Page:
Orthokeratology Facts For Non Surgical Eye Sight Correction In Westbrook ME
Orthokeratology is a non-surgical treatment utilizing specifically designed contact lenses to gently reshape the curvature of your eyes to make you see better. Orthokeratology is likewise well known by a few various names, the most common being ortho k, while some others consist of corneal refractive therapy, CRT, accelerated over night orthokeratology and corneal reshaping treatment. In the most basic of terms Orthokeratology or Ortho K is the science of changing the curvature or shape of the clear front part of the eye, the cornea, to alter how light is focused on the retina at the back of your eyes.
This is a non-surgical procedure that eliminates the requirement for glasses or daytime contact lenses. It enhances vision by gently reshaping your eyes using specifically designed restorative contact lenses. The manner in which this works is that you just put specially fitted contact lenses in at bedtime, when you awake, you will have sharp natural vision for the remainder of your waking hours.
Orthokeratology Near Me
This safe and reliable treatment can remedy near-sightedness, which is likewise referred to as myopia, astigmatism and in some cases farsightedness. It is a terrific alternative to LASIK for those who don’t want the danger or are not all set for surgical treatment
Think about the cornea as the eye’s equivalent of a watch crystal. It is a clear, dome shaped structure that overlies the colored iris. Its tissue is most just like clear, damp skin; and like skin it is very flexible. Because the cornea separates the eye from air and the rest of the outside world and because it has a curvature that bends light towards the back of the eye, it is accountable for the majority of the eye’s corrective power and adds to various conditions such as nearsightedness (myopia), farsightedness (hyperopia), and the blur of astigmatism.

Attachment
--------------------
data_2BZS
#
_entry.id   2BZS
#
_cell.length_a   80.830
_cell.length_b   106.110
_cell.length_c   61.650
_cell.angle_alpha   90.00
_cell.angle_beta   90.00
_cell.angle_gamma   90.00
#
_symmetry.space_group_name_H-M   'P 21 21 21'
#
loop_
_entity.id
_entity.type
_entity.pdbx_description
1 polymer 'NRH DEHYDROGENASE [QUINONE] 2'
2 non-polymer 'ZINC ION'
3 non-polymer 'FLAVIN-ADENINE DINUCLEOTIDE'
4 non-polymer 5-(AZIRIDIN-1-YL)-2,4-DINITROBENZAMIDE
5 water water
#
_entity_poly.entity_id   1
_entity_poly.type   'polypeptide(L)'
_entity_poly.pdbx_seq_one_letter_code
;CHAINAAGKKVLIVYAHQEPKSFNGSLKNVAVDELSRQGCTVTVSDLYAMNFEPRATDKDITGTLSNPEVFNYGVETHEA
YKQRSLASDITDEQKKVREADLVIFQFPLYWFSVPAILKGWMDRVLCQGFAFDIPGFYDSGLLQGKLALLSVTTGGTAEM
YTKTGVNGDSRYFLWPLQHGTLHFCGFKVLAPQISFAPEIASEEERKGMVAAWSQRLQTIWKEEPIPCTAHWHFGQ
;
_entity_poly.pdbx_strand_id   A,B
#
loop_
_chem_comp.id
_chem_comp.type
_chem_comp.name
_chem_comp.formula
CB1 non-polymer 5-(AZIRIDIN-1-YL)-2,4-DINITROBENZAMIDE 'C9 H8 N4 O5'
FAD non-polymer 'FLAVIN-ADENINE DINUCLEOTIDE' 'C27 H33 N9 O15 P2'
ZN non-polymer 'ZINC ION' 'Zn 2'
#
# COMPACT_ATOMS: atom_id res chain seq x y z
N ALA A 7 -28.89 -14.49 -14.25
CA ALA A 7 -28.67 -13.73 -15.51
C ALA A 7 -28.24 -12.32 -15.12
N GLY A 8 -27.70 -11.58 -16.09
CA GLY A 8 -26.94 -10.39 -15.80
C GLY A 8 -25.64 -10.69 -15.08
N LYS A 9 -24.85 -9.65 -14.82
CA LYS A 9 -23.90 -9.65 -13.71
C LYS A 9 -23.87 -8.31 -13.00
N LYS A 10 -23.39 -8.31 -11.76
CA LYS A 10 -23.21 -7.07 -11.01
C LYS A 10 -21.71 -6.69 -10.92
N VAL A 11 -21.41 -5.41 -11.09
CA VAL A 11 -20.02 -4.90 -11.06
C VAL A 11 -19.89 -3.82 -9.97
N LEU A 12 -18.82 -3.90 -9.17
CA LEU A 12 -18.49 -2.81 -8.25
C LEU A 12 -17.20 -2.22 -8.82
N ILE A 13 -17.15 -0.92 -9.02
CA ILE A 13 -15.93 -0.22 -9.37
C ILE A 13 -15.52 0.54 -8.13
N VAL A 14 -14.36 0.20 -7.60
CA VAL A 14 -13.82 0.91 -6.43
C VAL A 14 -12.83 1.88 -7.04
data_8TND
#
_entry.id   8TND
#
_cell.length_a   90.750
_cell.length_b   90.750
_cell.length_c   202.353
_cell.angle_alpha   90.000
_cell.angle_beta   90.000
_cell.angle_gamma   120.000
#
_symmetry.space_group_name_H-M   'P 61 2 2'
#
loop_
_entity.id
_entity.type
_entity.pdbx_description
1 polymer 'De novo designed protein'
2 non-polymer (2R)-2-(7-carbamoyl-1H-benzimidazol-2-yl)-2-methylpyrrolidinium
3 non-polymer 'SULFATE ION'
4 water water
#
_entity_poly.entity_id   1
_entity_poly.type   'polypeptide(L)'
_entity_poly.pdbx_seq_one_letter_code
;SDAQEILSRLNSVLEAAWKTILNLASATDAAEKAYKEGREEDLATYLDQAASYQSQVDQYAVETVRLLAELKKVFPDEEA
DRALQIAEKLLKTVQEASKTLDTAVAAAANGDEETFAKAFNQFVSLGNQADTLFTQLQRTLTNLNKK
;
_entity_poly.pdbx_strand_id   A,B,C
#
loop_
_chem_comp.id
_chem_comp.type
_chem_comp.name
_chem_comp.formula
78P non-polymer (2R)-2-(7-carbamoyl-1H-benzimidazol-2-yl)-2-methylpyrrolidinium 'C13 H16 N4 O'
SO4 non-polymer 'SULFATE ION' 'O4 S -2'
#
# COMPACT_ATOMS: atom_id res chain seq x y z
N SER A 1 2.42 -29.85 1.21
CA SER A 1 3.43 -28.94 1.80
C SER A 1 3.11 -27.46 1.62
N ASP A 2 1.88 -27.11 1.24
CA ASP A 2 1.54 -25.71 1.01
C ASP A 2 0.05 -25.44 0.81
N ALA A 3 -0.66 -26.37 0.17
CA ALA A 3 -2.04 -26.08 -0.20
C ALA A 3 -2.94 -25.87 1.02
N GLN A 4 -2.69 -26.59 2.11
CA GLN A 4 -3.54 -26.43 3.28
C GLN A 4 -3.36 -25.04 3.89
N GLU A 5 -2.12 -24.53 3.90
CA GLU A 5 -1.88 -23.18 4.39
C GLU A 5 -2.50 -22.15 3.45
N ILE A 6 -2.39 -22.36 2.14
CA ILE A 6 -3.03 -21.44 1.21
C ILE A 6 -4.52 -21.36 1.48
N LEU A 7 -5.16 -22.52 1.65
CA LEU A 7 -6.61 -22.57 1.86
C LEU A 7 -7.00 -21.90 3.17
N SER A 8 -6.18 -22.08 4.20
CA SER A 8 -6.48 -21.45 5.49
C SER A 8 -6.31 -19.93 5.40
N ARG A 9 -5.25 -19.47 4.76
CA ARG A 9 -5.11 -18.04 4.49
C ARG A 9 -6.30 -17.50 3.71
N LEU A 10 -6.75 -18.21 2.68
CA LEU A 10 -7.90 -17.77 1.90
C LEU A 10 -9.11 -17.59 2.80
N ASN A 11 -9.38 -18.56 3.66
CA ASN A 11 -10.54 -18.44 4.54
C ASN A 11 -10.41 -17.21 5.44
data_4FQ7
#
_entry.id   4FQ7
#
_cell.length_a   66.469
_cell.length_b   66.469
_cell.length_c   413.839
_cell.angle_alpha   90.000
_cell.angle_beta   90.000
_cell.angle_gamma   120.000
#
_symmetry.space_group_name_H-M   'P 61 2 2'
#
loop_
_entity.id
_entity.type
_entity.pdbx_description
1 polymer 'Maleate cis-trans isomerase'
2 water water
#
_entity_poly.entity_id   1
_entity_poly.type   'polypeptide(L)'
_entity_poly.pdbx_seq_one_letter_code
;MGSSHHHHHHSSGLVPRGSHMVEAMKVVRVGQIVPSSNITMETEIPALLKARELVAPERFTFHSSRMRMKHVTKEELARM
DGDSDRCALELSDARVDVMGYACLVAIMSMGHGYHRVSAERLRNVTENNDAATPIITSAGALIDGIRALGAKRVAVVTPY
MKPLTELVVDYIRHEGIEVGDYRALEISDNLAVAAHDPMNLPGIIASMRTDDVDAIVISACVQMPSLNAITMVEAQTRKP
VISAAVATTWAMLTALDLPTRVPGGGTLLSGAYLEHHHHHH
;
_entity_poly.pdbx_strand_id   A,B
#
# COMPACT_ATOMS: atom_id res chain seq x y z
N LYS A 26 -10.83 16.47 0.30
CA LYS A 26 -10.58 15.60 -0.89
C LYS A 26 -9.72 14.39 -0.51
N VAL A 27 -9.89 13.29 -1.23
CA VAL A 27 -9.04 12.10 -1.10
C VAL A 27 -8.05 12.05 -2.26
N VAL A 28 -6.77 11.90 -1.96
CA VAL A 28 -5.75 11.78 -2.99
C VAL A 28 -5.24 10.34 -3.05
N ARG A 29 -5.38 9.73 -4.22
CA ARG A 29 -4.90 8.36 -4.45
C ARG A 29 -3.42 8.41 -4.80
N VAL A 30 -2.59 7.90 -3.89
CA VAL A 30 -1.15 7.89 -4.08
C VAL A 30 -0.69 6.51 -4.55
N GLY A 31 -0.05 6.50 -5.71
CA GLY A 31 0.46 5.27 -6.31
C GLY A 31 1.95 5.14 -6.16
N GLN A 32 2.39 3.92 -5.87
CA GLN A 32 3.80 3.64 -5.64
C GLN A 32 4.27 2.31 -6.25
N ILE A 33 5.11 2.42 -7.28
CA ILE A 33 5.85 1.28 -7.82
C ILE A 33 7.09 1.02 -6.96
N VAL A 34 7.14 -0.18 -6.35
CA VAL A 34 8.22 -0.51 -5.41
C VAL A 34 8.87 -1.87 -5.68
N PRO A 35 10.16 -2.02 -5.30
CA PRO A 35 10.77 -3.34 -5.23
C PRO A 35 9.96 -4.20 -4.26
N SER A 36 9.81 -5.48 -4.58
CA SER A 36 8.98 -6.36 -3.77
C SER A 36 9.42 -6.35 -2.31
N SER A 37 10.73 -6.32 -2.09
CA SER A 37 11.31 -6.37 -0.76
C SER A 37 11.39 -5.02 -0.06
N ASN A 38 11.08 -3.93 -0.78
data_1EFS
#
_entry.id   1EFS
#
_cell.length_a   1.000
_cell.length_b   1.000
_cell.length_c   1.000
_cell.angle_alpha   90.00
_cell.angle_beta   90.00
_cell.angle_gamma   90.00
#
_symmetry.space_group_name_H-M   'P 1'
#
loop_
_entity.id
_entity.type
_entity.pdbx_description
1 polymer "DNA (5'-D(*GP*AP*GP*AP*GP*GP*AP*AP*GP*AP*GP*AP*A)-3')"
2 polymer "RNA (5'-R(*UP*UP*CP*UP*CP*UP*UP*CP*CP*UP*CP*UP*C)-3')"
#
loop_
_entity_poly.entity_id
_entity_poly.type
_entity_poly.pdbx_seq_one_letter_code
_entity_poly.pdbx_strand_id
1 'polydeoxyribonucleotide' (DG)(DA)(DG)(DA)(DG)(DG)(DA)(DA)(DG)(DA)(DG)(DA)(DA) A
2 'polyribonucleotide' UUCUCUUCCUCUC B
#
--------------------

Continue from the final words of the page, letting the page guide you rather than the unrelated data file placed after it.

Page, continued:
When you choose Ortho-k a couple of essential tests must be performed. Chief amongst these tests is the determination that your eyes are healthy. Your orthokeratology doctor will most likely be an Optometrist with specialized training in the area of corneal reshaping. She or he will analyze the retina as well as the health of the outside of the eye and the inside of the eye. The other crucial procedural test is the mapping of your cornea. To do this an instrument called a corneal topographer is used. Similar to a topographical map of the United States reveals mountains and valleys and subtle changes in elevation; the topography of the eye shows your doctor precisely how your cornea is shaped. The details from your corneal mapping plus the exact measurement of the size of your cornea and the prescription needed to restore your vision are all utilized to create the retainer lenses (corneal molds) that are used to give you the Ortho-k result.
On the day you get your Ortho-k retainer lenses you will be advised in ways to insert, remove, and properly take care of your vision retainers. The fit of your retainers will be evaluated and you will be scheduled to be seen after your first night of wear. On day 1, your doctor will re-evaluate your fit and recently remedied vision and another mapping of your cornea will be performed.
Throughout your preliminary fitting process, your optometrist will monitor your corneal health and the effectiveness of treatment. At particular times your retainer lens fit may be customized to achieve your goals.
Westbrook Ortho K Contacts
Orthokeratology can produce lead to a remarkably brief amount of time. The length of treatment to achieve your goals can differ from person to patient and will rely on a variety of elements including your prescription, the amount and quality of your tear production, your expectations as well as something called corneal rigidity.
We advise patients that they might have to wear their retainers every night to maintain their newly corrected vision. Some people are able to reduce their wearing schedule so that they only need to use their lenses once every 2 to four nights. The factor for this is due to the flexibility or (rigidity) of your cornea.